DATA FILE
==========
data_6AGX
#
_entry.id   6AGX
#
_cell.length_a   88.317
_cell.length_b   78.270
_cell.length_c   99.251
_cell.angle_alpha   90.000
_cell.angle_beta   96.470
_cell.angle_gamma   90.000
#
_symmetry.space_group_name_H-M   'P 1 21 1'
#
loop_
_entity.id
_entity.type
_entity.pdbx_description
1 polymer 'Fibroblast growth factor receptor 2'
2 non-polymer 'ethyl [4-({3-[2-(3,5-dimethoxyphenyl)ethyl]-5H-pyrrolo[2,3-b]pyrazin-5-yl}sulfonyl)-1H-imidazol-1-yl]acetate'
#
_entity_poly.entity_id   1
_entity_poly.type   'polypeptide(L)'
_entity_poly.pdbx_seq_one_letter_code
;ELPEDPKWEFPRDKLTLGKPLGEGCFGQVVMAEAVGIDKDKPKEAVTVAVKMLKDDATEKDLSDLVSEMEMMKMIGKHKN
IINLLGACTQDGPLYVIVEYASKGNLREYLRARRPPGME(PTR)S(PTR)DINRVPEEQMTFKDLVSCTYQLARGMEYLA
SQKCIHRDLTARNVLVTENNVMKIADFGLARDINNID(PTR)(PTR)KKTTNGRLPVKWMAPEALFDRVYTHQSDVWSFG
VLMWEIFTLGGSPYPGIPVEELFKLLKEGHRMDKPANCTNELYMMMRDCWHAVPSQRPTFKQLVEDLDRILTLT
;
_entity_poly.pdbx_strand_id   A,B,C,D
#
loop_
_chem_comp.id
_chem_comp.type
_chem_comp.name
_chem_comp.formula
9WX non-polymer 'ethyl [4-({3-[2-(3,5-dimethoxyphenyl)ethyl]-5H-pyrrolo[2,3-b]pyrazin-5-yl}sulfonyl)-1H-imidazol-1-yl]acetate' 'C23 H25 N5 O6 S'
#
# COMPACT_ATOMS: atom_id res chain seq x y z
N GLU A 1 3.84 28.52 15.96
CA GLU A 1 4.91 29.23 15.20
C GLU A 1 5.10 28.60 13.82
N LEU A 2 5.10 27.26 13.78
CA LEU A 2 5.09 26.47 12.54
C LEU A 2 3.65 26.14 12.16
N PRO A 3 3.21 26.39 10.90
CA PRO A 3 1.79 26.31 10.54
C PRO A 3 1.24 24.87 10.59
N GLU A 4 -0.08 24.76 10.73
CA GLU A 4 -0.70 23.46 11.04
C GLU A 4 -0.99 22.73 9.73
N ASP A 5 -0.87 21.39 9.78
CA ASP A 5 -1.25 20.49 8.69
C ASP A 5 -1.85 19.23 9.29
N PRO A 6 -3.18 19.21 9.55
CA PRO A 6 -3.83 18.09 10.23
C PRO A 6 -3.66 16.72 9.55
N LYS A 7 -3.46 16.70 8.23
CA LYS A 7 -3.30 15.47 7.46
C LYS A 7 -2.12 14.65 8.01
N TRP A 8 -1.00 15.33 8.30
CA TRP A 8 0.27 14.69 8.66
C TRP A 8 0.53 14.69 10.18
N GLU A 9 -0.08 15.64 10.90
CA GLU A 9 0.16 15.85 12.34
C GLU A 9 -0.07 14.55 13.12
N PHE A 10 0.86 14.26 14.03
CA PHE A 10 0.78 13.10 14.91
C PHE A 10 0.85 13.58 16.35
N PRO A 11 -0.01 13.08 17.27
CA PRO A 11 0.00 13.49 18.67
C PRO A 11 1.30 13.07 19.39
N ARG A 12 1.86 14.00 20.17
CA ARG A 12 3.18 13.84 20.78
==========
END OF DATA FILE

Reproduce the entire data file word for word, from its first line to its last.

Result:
data_6AGX
#
_entry.id   6AGX
#
_cell.length_a   88.317
_cell.length_b   78.270
_cell.length_c   99.251
_cell.angle_alpha   90.000
_cell.angle_beta   96.470
_cell.angle_gamma   90.000
#
_symmetry.space_group_name_H-M   'P 1 21 1'
#
loop_
_entity.id
_entity.type
_entity.pdbx_description
1 polymer 'Fibroblast growth factor receptor 2'
2 non-polymer 'ethyl [4-({3-[2-(3,5-dimethoxyphenyl)ethyl]-5H-pyrrolo[2,3-b]pyrazin-5-yl}sulfonyl)-1H-imidazol-1-yl]acetate'
#
_entity_poly.entity_id   1
_entity_poly.type   'polypeptide(L)'
_entity_poly.pdbx_seq_one_letter_code
;ELPEDPKWEFPRDKLTLGKPLGEGCFGQVVMAEAVGIDKDKPKEAVTVAVKMLKDDATEKDLSDLVSEMEMMKMIGKHKN
IINLLGACTQDGPLYVIVEYASKGNLREYLRARRPPGME(PTR)S(PTR)DINRVPEEQMTFKDLVSCTYQLARGMEYLA
SQKCIHRDLTARNVLVTENNVMKIADFGLARDINNID(PTR)(PTR)KKTTNGRLPVKWMAPEALFDRVYTHQSDVWSFG
VLMWEIFTLGGSPYPGIPVEELFKLLKEGHRMDKPANCTNELYMMMRDCWHAVPSQRPTFKQLVEDLDRILTLT
;
_entity_poly.pdbx_strand_id   A,B,C,D
#
loop_
_chem_comp.id
_chem_comp.type
_chem_comp.name
_chem_comp.formula
9WX non-polymer 'ethyl [4-({3-[2-(3,5-dimethoxyphenyl)ethyl]-5H-pyrrolo[2,3-b]pyrazin-5-yl}sulfonyl)-1H-imidazol-1-yl]acetate' 'C23 H25 N5 O6 S'
#
# COMPACT_ATOMS: atom_id res chain seq x y z
N GLU A 1 3.84 28.52 15.96
CA GLU A 1 4.91 29.23 15.20
C GLU A 1 5.10 28.60 13.82
N LEU A 2 5.10 27.26 13.78
CA LEU A 2 5.09 26.47 12.54
C LEU A 2 3.65 26.14 12.16
N PRO A 3 3.21 26.39 10.90
CA PRO A 3 1.79 26.31 10.54
C PRO A 3 1.24 24.87 10.59
N GLU A 4 -0.08 24.76 10.73
CA GLU A 4 -0.70 23.46 11.04
C GLU A 4 -0.99 22.73 9.73
N ASP A 5 -0.87 21.39 9.78
CA ASP A 5 -1.25 20.49 8.69
C ASP A 5 -1.85 19.23 9.29
N PRO A 6 -3.18 19.21 9.55
CA PRO A 6 -3.83 18.09 10.23
C PRO A 6 -3.66 16.72 9.55
N LYS A 7 -3.46 16.70 8.23
CA LYS A 7 -3.30 15.47 7.46
C LYS A 7 -2.12 14.65 8.01
N TRP A 8 -1.00 15.33 8.30
CA TRP A 8 0.27 14.69 8.66
C TRP A 8 0.53 14.69 10.18
N GLU A 9 -0.08 15.64 10.90
CA GLU A 9 0.16 15.85 12.34
C GLU A 9 -0.07 14.55 13.12
N PHE A 10 0.86 14.26 14.03
CA PHE A 10 0.78 13.10 14.91
C PHE A 10 0.85 13.58 16.35
N PRO A 11 -0.01 13.08 17.27
CA PRO A 11 0.00 13.49 18.67
C PRO A 11 1.30 13.07 19.39
N ARG A 12 1.86 14.00 20.17
CA ARG A 12 3.18 13.84 20.78